You can boost the flowering by keeping the plant a little root-bound and offering bright, indirect sunshine with proper fertilizer, humidity, and water.
Toxicity of Hoya Elliptica
The milky sap of Hoya Elliptica is mildly toxic to pets and humans, causing irritation to the skin on contact.
Pets may experience gagging or vomiting upon consuming plant parts such as leaves and stems.
So, keep your children and pets away from this Hoya and contact the following helplines if they accidentally consume the plant.
Propagation Methods for Hoya Elliptica
You can propagate and multiply Hoya Elliptica using stems, leaves or seeds.
But, propagation from leaves and seeds takes a long time to yield promising results. Commercial growers of the plant prefer these methods.
Stem propagation is beginner’s friendly and gives quick results within a few weeks. You can root the stem cuttings in the water and transplant them into the soil later.
Follow these easy steps to propagate Hoya Elliptica from stem cuttings.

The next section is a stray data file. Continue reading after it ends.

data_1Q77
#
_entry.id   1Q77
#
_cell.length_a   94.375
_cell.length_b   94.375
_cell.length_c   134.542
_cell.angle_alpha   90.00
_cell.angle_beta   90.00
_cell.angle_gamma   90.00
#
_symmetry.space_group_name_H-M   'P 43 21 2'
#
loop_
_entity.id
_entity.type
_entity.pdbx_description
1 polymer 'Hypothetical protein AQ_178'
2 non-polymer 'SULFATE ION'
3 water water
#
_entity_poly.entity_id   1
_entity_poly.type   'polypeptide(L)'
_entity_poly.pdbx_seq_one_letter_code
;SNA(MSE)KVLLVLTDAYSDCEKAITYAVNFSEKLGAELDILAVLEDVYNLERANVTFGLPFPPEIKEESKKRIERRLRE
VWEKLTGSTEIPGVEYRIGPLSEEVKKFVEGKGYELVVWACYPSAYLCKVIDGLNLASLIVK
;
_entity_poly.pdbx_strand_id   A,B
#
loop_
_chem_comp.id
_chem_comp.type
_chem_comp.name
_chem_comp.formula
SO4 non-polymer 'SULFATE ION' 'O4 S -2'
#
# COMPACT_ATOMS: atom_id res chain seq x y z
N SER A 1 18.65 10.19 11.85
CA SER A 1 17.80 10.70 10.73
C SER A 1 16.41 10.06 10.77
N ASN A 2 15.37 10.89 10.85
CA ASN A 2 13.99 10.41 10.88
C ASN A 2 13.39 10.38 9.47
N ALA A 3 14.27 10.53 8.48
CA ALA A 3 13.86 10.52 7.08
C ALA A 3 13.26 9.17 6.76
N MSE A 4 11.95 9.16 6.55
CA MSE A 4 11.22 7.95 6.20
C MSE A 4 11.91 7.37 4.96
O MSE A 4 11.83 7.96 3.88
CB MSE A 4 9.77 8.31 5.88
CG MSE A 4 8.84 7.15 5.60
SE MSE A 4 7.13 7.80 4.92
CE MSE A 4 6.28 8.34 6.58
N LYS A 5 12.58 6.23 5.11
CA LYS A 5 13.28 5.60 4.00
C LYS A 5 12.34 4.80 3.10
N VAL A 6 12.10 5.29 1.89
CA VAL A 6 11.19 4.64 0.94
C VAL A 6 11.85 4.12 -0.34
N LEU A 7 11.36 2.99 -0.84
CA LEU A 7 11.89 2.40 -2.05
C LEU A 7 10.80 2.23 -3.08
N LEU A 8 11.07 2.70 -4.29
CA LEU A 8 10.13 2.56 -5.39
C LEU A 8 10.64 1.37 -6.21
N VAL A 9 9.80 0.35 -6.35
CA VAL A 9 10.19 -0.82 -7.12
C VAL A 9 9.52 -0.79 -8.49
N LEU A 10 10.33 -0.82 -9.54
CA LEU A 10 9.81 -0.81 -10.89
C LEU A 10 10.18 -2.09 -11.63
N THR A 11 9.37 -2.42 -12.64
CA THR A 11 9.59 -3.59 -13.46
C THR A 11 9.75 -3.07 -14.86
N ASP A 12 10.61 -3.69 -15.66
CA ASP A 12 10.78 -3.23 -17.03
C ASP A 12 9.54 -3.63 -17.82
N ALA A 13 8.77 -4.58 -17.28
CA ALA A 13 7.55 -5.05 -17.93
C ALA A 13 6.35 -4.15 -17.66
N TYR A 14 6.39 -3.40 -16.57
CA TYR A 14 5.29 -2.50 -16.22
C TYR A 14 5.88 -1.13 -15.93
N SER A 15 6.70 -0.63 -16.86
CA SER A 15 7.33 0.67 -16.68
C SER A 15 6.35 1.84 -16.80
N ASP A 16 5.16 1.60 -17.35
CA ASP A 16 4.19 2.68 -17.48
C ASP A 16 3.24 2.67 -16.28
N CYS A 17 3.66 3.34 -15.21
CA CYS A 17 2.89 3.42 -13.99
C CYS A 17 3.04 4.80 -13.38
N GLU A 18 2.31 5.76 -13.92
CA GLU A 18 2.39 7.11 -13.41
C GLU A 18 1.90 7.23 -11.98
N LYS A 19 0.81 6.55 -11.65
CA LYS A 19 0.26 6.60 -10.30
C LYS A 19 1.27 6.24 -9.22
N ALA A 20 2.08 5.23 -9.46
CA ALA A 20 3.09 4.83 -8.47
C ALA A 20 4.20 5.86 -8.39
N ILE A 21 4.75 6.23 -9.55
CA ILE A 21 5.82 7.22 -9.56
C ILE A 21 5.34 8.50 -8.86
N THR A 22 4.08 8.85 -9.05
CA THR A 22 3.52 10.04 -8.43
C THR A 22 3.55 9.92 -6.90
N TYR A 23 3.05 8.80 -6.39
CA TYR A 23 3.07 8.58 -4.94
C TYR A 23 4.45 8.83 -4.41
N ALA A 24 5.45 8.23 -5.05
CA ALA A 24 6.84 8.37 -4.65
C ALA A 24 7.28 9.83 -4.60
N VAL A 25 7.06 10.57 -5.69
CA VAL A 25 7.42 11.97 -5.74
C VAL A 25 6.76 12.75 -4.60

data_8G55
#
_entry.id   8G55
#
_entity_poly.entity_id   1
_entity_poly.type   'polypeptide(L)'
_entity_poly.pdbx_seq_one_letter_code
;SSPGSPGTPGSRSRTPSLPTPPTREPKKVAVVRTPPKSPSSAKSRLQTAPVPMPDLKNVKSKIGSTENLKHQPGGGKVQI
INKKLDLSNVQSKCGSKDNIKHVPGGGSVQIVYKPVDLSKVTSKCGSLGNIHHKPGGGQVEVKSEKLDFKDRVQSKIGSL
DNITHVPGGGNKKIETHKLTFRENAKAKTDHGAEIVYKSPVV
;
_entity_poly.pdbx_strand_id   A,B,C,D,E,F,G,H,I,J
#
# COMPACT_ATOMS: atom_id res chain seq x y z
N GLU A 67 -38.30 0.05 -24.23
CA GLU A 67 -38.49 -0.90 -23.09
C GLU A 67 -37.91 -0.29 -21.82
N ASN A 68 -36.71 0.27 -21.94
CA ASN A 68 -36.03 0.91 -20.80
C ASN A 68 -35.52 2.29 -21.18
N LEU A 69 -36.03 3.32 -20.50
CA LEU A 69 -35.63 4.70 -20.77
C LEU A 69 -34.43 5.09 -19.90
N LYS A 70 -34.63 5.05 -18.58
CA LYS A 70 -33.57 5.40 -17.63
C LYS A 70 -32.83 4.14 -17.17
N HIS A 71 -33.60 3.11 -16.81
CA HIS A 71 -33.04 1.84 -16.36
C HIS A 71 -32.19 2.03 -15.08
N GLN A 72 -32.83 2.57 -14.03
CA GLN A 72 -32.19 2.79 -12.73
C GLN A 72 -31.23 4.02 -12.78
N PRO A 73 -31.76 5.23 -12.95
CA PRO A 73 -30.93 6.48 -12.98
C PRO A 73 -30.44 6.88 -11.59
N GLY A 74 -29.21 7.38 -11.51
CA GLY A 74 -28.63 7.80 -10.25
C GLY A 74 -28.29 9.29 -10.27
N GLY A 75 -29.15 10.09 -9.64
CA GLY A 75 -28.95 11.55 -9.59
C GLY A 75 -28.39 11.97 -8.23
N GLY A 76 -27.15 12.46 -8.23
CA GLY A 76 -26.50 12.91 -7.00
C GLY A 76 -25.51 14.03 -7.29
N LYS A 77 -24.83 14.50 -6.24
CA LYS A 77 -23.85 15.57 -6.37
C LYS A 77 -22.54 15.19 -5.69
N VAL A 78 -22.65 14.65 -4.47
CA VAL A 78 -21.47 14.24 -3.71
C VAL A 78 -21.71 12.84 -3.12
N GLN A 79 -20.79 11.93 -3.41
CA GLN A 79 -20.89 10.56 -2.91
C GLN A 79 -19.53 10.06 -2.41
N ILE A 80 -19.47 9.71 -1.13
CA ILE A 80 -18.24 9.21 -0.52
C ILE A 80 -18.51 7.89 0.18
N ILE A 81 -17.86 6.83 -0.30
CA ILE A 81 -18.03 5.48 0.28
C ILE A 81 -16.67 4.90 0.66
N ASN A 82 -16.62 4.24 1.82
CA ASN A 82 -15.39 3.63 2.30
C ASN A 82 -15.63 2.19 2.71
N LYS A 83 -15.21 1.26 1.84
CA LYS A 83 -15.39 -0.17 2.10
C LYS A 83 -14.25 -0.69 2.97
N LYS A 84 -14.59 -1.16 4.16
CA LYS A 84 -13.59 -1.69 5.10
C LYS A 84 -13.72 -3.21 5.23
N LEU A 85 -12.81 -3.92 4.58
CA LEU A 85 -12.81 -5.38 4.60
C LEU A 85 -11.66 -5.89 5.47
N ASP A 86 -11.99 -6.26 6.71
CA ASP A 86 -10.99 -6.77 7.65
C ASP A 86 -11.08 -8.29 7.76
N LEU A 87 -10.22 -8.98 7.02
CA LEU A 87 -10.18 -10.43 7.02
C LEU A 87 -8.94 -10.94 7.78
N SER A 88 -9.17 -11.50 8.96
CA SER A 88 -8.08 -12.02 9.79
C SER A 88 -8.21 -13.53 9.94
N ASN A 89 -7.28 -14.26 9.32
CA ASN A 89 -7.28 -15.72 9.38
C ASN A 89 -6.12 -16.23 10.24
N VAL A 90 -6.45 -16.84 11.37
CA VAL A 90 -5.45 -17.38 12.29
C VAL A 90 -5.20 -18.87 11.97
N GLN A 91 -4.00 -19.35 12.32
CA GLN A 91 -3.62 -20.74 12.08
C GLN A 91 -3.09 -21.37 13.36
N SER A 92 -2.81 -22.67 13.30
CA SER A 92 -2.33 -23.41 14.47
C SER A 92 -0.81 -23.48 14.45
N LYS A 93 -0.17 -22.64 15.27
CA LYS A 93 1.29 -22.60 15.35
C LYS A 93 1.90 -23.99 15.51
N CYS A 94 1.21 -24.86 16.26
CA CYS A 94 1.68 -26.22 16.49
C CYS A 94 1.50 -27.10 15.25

- Take a healthy stem about 4 to 6 inches long with 2 to 3 leaves at the top and remove the lower leaves, to expose the nodes.
- Place the cutting in a glass jar filled with rooting hormone solution, cover it with plastic wrap, and locate the setup in an area with dappling sunshine.
- Keep a humidifier set around 60% to 80% beside the cutting.
- Change the fresh hormonal solution every 3 to 4 days.
- Transfer the cutting to the fresh soil when they grow 2 inches-long roots.
- Continue the basic care when the cutting becomes habitual to its new environment by showing new growth.
Stem cuttings are promising to propagate Hoya Elliptica as they can root within 4 to 8 weeks, which is fast compared to seeds and leaves that may take a year to show first growth.
Watch the video below if you wish to populate Hoya Elliptica through leaf cuttings!
If you are searching for small-leaved Hoya varieties, there are certainly many to choose from that can perfectly suit any cozy abode.
Hoya Elliptica boasts turtle shell-looking leaves with tiny star-shaped flowers if it receives the optimum care.
Though it blesses you with fancy leaves and aromatic blooms, the plant’s milky sap can mildly disturb the health of pets and children.
So, keep small walking feet away while growing Hoya Elliptica!